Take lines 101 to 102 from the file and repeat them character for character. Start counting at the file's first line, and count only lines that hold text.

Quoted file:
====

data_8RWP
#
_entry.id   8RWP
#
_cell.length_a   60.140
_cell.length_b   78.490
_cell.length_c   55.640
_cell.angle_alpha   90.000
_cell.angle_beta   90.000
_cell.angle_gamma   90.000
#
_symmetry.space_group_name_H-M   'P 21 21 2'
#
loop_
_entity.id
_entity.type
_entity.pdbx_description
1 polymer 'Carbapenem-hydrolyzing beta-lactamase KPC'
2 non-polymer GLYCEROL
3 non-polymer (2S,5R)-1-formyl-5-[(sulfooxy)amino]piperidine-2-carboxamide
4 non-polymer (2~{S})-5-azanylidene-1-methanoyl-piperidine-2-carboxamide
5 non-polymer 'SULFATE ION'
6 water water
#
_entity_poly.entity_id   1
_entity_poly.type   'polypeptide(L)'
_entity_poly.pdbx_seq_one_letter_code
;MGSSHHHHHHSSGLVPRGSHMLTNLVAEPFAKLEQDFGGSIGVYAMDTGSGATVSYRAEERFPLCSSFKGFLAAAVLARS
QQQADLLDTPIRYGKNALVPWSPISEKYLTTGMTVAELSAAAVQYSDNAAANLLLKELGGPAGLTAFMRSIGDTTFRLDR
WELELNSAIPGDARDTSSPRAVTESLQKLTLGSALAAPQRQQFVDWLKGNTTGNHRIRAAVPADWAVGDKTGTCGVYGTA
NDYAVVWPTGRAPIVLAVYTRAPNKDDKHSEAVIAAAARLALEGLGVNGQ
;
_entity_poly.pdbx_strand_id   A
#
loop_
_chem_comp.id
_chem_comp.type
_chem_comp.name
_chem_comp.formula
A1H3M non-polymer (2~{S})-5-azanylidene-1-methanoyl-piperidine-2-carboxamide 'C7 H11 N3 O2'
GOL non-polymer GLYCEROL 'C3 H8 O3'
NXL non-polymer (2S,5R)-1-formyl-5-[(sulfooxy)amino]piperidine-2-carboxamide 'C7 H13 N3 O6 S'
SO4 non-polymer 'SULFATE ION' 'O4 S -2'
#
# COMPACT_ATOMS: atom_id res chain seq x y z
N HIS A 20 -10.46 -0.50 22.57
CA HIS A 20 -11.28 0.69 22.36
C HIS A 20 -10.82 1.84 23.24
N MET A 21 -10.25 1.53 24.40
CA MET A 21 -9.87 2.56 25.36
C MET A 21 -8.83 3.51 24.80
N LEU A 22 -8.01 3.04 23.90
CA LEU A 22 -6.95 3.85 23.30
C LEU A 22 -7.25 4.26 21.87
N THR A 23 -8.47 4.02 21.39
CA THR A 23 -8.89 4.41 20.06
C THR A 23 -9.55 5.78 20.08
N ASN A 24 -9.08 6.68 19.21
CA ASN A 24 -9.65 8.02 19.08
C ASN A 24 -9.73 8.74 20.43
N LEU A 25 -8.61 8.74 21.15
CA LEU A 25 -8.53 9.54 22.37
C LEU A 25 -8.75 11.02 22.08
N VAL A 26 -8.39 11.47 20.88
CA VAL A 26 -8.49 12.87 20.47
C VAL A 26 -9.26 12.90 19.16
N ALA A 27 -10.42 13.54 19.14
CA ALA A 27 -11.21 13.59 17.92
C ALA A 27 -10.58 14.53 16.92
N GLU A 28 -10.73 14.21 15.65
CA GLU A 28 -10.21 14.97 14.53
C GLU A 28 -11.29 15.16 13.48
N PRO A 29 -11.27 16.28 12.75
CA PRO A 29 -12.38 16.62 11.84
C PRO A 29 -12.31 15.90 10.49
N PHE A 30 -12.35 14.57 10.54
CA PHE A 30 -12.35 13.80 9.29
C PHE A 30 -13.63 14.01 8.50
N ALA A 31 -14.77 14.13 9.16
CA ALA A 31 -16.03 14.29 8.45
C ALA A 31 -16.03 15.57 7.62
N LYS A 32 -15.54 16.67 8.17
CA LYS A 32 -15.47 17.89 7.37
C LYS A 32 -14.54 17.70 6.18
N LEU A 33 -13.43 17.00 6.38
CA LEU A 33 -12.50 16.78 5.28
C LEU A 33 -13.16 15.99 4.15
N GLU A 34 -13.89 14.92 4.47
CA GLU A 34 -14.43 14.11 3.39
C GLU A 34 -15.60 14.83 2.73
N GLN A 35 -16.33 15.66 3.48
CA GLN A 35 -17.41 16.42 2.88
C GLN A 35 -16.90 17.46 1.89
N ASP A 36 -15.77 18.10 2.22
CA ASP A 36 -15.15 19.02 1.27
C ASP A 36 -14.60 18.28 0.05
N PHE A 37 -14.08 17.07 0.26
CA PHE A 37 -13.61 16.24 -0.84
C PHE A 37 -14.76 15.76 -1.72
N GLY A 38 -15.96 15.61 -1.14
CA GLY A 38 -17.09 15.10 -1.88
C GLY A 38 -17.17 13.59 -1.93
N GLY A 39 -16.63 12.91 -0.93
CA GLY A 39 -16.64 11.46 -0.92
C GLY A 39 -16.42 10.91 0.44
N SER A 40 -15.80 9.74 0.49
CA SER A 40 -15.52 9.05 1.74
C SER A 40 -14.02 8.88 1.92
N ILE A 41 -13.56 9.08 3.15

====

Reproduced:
CA GLY A 38 -17.09 15.10 -1.88
C GLY A 38 -17.17 13.59 -1.93